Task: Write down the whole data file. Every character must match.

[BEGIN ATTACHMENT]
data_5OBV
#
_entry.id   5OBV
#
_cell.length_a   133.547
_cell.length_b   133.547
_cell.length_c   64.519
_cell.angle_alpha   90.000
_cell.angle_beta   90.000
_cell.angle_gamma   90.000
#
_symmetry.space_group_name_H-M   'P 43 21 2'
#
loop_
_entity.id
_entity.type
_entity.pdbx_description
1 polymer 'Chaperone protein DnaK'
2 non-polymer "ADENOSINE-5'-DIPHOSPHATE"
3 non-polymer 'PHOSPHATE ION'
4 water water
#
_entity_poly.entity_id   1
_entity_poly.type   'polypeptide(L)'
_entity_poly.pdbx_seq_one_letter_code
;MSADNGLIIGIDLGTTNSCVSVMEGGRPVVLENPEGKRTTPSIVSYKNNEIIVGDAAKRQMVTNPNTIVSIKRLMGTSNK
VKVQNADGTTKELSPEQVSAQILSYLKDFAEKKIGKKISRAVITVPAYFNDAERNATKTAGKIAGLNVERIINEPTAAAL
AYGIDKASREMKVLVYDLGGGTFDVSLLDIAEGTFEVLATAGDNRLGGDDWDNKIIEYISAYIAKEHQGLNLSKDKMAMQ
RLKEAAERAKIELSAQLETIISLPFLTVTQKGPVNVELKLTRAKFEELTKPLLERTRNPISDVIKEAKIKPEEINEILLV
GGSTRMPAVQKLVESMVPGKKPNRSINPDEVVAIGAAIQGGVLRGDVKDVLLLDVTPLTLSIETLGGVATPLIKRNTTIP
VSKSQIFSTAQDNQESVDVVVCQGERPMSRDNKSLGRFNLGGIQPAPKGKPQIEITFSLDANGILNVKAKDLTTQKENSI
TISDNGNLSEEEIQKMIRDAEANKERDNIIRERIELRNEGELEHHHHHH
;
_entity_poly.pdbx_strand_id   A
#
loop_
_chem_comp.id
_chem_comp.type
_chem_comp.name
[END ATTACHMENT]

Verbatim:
data_5OBV
#
_entry.id   5OBV
#
_cell.length_a   133.547
_cell.length_b   133.547
_cell.length_c   64.519
_cell.angle_alpha   90.000
_cell.angle_beta   90.000
_cell.angle_gamma   90.000
#
_symmetry.space_group_name_H-M   'P 43 21 2'
#
loop_
_entity.id
_entity.type
_entity.pdbx_description
1 polymer 'Chaperone protein DnaK'
2 non-polymer "ADENOSINE-5'-DIPHOSPHATE"
3 non-polymer 'PHOSPHATE ION'
4 water water
#
_entity_poly.entity_id   1
_entity_poly.type   'polypeptide(L)'
_entity_poly.pdbx_seq_one_letter_code
;MSADNGLIIGIDLGTTNSCVSVMEGGRPVVLENPEGKRTTPSIVSYKNNEIIVGDAAKRQMVTNPNTIVSIKRLMGTSNK
VKVQNADGTTKELSPEQVSAQILSYLKDFAEKKIGKKISRAVITVPAYFNDAERNATKTAGKIAGLNVERIINEPTAAAL
AYGIDKASREMKVLVYDLGGGTFDVSLLDIAEGTFEVLATAGDNRLGGDDWDNKIIEYISAYIAKEHQGLNLSKDKMAMQ
RLKEAAERAKIELSAQLETIISLPFLTVTQKGPVNVELKLTRAKFEELTKPLLERTRNPISDVIKEAKIKPEEINEILLV
GGSTRMPAVQKLVESMVPGKKPNRSINPDEVVAIGAAIQGGVLRGDVKDVLLLDVTPLTLSIETLGGVATPLIKRNTTIP
VSKSQIFSTAQDNQESVDVVVCQGERPMSRDNKSLGRFNLGGIQPAPKGKPQIEITFSLDANGILNVKAKDLTTQKENSI
TISDNGNLSEEEIQKMIRDAEANKERDNIIRERIELRNEGELEHHHHHH
;
_entity_poly.pdbx_strand_id   A
#
loop_
_chem_comp.id
_chem_comp.type
_chem_comp.name